The early part of the twentieth century saw social change all around the globe. In Love, Lies, we are given a look into the modernisation of Korea in the 1930s and 40s, when North and South were still one and the Japanese occupation fixed their grasp on the subjected Korean individuals.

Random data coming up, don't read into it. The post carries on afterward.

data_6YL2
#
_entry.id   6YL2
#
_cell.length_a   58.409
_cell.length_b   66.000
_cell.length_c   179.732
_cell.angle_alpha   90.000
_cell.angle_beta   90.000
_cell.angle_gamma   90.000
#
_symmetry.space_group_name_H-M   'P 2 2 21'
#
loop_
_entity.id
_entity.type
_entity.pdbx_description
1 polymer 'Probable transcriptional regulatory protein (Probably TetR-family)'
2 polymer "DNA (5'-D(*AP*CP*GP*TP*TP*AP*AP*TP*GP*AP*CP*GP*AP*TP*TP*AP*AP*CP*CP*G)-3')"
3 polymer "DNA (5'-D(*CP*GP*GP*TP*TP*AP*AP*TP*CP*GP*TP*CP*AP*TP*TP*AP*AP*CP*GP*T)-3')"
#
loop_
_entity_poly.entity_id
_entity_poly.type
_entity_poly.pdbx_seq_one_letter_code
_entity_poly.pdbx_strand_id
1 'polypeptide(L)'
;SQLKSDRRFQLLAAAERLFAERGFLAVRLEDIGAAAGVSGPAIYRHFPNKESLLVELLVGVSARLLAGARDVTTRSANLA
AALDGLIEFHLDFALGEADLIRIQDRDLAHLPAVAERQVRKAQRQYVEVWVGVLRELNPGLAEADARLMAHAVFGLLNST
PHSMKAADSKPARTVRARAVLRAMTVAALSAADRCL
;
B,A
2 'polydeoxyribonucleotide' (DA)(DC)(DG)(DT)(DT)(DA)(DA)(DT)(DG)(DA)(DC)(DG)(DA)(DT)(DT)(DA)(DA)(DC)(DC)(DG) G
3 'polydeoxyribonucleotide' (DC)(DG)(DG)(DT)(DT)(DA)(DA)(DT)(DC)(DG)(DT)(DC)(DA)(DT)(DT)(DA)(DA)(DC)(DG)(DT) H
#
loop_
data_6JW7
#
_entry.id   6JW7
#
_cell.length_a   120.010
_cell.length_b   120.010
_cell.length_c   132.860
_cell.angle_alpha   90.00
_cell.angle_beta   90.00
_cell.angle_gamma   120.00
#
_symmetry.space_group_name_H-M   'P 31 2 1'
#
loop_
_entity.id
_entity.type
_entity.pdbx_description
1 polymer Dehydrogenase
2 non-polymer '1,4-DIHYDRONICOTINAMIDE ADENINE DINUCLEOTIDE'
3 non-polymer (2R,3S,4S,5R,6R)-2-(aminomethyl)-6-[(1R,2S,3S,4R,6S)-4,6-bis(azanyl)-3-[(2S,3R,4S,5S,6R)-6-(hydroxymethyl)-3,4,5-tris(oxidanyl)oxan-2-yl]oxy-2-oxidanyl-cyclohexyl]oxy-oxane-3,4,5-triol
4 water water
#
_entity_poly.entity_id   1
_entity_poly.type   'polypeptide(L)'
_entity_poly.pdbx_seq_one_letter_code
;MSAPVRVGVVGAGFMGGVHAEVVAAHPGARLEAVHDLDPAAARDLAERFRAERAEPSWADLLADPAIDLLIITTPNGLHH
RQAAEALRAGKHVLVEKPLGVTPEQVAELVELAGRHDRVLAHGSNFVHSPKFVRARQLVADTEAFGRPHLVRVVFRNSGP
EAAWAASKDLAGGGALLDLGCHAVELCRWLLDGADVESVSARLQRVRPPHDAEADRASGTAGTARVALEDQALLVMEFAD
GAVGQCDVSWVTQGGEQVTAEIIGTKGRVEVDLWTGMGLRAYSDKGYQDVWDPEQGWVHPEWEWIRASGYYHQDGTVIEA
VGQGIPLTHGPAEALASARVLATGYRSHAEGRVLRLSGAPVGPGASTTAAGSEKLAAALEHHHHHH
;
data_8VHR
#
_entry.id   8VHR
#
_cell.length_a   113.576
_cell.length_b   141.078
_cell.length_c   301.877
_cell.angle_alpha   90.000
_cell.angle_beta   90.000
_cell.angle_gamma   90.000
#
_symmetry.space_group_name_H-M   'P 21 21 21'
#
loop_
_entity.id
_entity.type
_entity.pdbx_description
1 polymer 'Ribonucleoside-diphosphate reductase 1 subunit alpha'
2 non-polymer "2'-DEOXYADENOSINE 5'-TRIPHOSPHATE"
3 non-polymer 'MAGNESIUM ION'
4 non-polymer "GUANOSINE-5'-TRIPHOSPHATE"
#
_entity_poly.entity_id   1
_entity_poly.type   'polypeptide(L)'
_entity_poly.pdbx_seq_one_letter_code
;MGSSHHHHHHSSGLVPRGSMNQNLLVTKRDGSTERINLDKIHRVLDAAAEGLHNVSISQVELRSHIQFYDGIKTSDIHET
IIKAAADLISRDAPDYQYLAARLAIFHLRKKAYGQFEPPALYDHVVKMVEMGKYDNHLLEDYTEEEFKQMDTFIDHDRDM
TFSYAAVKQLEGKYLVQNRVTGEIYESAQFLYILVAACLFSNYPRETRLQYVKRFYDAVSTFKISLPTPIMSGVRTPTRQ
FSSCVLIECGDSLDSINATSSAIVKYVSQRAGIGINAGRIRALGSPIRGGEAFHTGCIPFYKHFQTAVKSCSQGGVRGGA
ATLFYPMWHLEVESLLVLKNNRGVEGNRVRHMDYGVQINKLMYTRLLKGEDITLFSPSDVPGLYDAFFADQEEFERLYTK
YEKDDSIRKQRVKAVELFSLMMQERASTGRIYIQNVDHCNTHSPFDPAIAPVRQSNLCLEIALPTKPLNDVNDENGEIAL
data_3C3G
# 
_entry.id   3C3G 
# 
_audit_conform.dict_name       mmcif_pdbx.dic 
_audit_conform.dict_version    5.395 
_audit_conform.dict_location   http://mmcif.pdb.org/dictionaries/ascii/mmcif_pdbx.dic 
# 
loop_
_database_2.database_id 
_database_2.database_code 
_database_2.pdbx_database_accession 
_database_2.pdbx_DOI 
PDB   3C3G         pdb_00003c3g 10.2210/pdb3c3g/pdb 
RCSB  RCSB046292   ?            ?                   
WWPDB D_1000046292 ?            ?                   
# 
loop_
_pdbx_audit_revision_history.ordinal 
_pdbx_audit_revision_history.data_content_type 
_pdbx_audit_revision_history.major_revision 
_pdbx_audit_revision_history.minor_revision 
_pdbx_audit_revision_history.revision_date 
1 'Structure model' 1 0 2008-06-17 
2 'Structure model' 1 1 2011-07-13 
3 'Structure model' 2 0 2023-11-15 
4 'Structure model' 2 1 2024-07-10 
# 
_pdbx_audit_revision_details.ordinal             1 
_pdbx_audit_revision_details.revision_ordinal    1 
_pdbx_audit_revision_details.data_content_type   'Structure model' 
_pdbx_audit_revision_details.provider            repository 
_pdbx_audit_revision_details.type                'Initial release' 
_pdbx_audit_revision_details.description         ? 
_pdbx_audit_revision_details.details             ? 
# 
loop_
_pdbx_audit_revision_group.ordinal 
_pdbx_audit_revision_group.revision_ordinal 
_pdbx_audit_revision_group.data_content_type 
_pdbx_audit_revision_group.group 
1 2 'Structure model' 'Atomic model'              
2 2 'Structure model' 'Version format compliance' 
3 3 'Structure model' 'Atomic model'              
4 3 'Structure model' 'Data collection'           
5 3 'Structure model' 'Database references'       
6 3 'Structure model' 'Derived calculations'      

One residual remnant of the Joseon administration is the presence of the gisaeng; the female performer most nearly contrasted with the Japanese geisha. These ‘blooms that can talk’ are young ladies developed for their magnificence and ability in expressions of the human experience, who every so often went under the support – marriage and something else – of well off and critical backers. In the same way as other conventions of the past, the large numbers of gisaeng in Korea are blurring.